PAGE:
Maajid Nawaz 1pm - 4pm
Home Office decision to house migrants in Napier Barracks 'unlawful', High Court rules
3 June 2021, 11:15 | Updated: 3 June 2021, 12:46
The Home Office's decision to house asylum seekers at "squalid" Napier Barracks in Folkestone was unlawful, the High Court has ruled.
Mr Justice Linden highlighted Covid-19 spread and overcrowding, a lack of ventilation, as well as the "detention-like" setting for the men, who were not meant to be detained.
Six asylum seekers brought the legal challenge against the "appalling" conditions at the site.
The judge said that while "adequacy" was a low standard, Napier Barracks had failed during the time six asylum seekers were housed there.
He said: "What is at issue here is accommodation in which they were supposed to live voluntarily pending a determination of their applications for asylum.
"When this is considered, a decision that accommodation in a detention-like setting - a site enclosed by a perimeter fence topped with barbed wire, access to which is through padlocked gates guarded by uniformed security personnel - will be adequate for their needs, begins to look questionable."
During the hearing, the men's lawyers said that accommodating asylum seekers at the barracks was a breach of their human rights and could amount to false imprisonment.
They also argued the Home Office failed to put in place a process to prevent "particularly vulnerable asylum seekers" from being housed at the barracks.
Tom Hickman QC - representing four of the six men - described the camp as "squalid, ill-equipped, lacking in personal privacy and, most fundamentally of all, unsafe", with no mental health support and only one nurse on site.
He also said moving the men to the former Ministry of Defence camp "exposed them to an exceptionally high risk" of contracting Covid-19.
Almost 200 people tested positive for coronavirus during an outbreak at the barracks earlier this year, senior Home Office officials told MPs in February.
The judge did not force the site to close, but he said: "If the barracks are to continue to be used, there clearly need to be substantial improvements in the conditions there, and lower numbers of asylum seekers living there for significantly shorter periods, with measures to reduce the risk of Covid infection which are consistent with PHE advice.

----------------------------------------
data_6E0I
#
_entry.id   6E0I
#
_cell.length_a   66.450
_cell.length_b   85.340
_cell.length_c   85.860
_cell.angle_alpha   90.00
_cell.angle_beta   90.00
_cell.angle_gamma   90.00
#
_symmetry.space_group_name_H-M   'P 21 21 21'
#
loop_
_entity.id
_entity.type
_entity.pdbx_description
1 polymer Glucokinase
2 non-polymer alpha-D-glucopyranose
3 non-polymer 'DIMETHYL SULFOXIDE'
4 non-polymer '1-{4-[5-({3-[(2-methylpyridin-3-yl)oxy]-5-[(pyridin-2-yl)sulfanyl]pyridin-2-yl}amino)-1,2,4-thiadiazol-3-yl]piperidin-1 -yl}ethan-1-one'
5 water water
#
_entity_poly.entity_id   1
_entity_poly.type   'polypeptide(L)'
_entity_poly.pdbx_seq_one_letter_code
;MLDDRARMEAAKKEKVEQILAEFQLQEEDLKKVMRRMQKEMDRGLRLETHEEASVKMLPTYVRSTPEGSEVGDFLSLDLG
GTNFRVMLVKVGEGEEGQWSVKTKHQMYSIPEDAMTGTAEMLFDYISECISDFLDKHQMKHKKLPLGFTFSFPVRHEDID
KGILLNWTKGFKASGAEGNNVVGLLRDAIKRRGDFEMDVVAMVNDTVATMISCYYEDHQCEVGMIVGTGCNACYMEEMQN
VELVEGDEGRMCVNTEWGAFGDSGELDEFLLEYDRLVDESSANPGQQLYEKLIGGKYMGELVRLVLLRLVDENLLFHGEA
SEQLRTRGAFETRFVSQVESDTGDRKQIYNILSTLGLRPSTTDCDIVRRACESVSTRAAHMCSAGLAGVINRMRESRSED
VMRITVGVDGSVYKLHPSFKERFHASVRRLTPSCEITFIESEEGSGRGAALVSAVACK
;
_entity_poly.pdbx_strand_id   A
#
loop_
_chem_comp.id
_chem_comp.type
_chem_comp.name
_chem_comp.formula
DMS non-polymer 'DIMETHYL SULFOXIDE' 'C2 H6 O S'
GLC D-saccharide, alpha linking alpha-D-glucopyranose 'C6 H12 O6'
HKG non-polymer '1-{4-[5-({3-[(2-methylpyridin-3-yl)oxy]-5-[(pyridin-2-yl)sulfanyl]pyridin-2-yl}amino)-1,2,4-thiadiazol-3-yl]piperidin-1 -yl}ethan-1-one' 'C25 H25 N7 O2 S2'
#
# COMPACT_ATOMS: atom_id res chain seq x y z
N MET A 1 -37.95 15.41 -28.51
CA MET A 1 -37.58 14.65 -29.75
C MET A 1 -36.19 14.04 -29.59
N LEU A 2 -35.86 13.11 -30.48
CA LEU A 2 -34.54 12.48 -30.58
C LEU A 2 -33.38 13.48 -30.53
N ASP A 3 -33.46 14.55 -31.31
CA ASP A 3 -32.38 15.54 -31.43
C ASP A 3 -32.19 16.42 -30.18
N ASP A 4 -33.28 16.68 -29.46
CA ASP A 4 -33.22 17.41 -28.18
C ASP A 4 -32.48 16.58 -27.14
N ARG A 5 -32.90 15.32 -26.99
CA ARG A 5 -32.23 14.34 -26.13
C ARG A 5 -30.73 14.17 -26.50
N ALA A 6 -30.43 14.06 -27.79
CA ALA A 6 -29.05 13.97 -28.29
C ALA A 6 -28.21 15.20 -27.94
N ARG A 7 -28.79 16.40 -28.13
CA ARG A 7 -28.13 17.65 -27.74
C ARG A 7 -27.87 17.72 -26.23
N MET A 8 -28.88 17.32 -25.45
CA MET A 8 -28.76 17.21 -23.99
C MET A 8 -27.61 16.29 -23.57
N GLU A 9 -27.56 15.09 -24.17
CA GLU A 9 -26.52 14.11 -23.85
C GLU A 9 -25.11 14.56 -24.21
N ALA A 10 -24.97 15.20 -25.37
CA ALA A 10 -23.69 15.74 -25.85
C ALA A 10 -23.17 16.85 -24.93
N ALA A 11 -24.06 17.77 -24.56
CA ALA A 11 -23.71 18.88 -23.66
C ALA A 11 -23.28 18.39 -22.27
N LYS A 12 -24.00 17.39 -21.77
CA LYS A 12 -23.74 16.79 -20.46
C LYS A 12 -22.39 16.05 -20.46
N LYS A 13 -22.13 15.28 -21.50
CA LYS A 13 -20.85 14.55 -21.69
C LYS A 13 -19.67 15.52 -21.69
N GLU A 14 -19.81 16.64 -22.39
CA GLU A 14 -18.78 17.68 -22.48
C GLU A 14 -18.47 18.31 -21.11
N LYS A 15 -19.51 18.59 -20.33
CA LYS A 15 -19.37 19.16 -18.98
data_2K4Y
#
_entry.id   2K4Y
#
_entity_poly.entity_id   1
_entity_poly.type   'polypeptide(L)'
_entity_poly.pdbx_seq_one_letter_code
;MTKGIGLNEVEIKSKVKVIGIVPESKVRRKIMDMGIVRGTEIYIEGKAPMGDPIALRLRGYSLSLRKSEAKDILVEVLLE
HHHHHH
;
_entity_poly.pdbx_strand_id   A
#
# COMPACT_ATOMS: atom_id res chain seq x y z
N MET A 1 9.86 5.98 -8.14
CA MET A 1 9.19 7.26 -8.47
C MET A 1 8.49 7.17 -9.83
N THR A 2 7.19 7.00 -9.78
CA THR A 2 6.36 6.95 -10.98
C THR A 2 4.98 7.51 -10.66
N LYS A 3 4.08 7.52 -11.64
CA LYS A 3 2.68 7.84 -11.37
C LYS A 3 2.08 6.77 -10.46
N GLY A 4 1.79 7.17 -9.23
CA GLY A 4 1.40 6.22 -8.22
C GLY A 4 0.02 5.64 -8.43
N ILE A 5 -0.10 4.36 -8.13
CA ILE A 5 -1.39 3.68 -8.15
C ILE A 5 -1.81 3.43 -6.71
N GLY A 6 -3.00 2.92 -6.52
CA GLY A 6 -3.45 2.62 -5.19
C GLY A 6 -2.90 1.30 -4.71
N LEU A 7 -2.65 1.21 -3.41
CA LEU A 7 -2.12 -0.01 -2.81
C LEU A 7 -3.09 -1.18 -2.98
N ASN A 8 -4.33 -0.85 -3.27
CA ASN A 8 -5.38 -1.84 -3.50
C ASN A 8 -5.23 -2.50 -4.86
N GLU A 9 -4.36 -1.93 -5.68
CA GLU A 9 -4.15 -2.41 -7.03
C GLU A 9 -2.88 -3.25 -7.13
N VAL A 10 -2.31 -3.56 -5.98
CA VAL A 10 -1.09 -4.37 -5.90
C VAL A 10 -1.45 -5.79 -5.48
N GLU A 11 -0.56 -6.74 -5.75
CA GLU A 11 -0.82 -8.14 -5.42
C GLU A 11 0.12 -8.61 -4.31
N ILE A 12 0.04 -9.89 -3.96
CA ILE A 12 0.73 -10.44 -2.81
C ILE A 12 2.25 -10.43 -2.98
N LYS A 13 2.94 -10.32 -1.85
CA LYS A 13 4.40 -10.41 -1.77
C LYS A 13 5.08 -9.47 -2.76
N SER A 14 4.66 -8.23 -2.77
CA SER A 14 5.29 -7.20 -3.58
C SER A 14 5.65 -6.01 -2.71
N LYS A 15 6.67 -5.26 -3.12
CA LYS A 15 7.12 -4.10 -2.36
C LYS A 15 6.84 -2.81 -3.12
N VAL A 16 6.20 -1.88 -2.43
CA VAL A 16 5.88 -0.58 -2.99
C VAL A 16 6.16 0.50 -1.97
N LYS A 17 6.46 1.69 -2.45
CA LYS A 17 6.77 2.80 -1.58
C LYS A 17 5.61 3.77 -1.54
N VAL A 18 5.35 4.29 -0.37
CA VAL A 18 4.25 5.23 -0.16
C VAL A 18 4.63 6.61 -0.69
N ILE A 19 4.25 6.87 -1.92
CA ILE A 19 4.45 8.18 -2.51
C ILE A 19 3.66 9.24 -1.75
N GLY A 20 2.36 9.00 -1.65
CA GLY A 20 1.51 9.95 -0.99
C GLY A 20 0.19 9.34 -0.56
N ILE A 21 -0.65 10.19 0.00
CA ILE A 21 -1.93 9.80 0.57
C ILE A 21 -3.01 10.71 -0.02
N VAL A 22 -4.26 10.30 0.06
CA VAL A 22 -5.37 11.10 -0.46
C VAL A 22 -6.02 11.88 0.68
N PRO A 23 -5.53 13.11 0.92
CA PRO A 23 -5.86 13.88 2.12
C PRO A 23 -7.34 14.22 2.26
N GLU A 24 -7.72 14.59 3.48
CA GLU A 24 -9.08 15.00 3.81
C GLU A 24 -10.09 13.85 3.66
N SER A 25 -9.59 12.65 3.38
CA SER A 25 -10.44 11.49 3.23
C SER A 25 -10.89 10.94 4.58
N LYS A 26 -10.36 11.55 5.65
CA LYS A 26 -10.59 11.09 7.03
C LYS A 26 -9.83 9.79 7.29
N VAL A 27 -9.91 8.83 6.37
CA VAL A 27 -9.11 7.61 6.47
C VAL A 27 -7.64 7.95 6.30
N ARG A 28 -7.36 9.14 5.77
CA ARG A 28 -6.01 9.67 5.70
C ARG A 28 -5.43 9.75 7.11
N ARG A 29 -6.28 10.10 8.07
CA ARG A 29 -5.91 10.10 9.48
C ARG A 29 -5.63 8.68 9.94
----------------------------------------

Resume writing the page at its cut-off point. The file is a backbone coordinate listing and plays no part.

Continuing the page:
"But there also needs to be a better system for identifying those for whom such accommodation is not suitable and for detecting cases where, although suitable when initially transferred, it ceases to be during the course of their stay."
Home Secretary Priti Patel and immigration minister Chris Philp previously defended the use of such sites, despite facing criticism.
A Home Office spokesperson said: “During the height of the pandemic, to ensure asylum seekers were not left destitute, additional accommodation was required at extremely short notice.
“Such accommodation provided asylum seekers a safe and secure place to stay. Throughout this period our accommodation providers and sub-contractors have made improvements to the site and continue to do so.
“It is disappointing that this judgment was reached on the basis of the site prior to the significant improvement works which have taken place in difficult circumstances.
"Napier will continue to operate and provide safe and secure accommodation.
“We will carefully consider the ruling and our next steps.”
Campaigners have called for the barracks to be shut down and repeatedly raised concerns about the site.
Mariam Kemple Hardy, head of campaigns at Refugee Action, said: "This judgment vindicates all those who repeatedly told the Government that recklessly forcing hundreds of refugees into crowded camps during a killer pandemic was a gamble with people's lives.
"It's high time ministers found some compassion in how they treat people seeking asylum, many of whom have fled violence, persecution and torture.
"Napier Barracks and all other camp-style accommodation must be shut down.
"Refugees should be housed in our communities, close to the cultural, health and legal support they desperately need."
Chief executive of the Joint Council for the Welfare of Immigrants (JCWI), Satbir Singh, claimed the ruling showed the "government not only ignores its own rules but that it is reckless with people's lives".
He added: "Abandoned, ramshackle military barracks are totally unsuitable sites to house anyone, much less victims of torture or trafficking and people fleeing atrocities.
"There is no place for sites like these in our communities and they must be shut down immediately."